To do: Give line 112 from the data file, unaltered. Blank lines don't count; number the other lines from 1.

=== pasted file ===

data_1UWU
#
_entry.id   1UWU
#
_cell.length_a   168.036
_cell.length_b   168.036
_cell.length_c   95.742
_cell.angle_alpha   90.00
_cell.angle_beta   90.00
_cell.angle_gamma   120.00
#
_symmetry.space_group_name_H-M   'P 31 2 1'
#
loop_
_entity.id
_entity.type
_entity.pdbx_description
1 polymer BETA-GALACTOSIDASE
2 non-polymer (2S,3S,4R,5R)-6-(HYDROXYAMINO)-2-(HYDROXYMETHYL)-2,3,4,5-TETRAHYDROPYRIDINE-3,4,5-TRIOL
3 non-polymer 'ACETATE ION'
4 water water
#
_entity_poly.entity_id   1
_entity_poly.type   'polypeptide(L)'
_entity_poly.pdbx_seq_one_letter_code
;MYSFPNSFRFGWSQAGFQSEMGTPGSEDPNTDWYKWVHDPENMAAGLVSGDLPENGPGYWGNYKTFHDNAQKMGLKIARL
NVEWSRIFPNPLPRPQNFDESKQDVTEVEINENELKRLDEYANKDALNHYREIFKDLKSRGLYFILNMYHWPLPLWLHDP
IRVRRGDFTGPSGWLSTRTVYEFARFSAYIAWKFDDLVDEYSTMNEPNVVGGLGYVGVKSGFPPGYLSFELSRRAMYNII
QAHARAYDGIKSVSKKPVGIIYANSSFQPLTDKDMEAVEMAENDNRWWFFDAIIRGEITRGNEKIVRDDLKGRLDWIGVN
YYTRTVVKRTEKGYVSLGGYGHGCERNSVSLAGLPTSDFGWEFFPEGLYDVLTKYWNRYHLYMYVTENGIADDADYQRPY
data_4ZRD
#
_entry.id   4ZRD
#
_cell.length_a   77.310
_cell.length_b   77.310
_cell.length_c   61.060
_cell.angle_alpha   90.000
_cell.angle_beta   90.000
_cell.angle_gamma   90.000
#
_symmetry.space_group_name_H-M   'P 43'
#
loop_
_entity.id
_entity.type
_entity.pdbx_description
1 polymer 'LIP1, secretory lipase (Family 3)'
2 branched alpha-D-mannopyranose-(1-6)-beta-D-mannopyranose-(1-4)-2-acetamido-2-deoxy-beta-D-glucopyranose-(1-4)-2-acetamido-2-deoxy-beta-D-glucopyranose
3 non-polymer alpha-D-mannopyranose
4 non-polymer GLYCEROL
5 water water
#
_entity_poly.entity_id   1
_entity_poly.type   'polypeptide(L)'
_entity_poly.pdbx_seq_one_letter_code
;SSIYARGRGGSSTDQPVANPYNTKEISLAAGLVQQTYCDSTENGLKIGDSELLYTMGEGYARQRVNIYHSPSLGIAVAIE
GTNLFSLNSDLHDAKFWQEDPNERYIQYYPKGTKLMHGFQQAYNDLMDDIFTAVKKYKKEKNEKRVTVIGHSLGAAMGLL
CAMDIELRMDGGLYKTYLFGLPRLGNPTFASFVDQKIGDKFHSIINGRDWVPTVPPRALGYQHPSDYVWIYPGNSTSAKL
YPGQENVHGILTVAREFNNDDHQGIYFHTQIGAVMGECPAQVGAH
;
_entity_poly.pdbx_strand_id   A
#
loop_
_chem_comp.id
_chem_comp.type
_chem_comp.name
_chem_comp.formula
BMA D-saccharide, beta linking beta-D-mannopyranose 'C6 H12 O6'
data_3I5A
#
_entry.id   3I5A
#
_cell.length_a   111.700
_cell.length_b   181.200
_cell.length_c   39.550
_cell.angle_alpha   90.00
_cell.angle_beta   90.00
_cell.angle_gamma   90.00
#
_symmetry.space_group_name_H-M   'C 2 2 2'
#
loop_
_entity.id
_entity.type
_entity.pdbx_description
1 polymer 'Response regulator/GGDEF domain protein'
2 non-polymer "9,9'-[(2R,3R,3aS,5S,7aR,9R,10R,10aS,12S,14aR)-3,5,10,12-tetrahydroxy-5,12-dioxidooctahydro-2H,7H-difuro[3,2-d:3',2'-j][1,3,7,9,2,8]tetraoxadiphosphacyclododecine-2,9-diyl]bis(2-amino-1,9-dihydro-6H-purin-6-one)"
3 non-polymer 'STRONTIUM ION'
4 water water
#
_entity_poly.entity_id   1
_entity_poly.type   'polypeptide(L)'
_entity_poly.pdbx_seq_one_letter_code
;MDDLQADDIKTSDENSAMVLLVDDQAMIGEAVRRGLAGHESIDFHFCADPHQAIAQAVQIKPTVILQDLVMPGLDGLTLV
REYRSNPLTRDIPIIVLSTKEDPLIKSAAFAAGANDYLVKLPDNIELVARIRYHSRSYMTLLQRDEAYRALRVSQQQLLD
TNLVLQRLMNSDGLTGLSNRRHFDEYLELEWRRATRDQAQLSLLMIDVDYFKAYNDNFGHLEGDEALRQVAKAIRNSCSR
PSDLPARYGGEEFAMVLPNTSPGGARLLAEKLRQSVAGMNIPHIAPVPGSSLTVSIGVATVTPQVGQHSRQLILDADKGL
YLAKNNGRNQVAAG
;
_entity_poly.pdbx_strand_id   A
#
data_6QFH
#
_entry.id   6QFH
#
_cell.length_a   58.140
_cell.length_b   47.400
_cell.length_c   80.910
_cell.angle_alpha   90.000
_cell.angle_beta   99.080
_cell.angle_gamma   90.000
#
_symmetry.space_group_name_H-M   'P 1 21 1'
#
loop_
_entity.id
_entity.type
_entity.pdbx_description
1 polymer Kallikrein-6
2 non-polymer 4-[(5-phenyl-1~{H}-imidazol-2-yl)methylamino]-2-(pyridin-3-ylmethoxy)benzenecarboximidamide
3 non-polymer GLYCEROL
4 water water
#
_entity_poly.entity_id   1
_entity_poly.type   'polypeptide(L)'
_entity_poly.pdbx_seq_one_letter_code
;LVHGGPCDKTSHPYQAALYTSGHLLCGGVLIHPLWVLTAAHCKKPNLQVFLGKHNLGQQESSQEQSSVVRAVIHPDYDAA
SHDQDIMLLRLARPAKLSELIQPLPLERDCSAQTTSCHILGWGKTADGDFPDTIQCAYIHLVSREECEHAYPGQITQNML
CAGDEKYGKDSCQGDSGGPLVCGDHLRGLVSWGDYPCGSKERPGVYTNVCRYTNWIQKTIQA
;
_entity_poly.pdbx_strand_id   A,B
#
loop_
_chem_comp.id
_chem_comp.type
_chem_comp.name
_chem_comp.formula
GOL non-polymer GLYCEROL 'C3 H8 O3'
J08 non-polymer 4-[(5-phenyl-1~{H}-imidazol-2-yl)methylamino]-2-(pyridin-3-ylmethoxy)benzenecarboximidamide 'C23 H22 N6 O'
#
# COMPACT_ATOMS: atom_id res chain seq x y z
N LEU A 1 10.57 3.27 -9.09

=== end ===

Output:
_cell.angle_gamma   90.000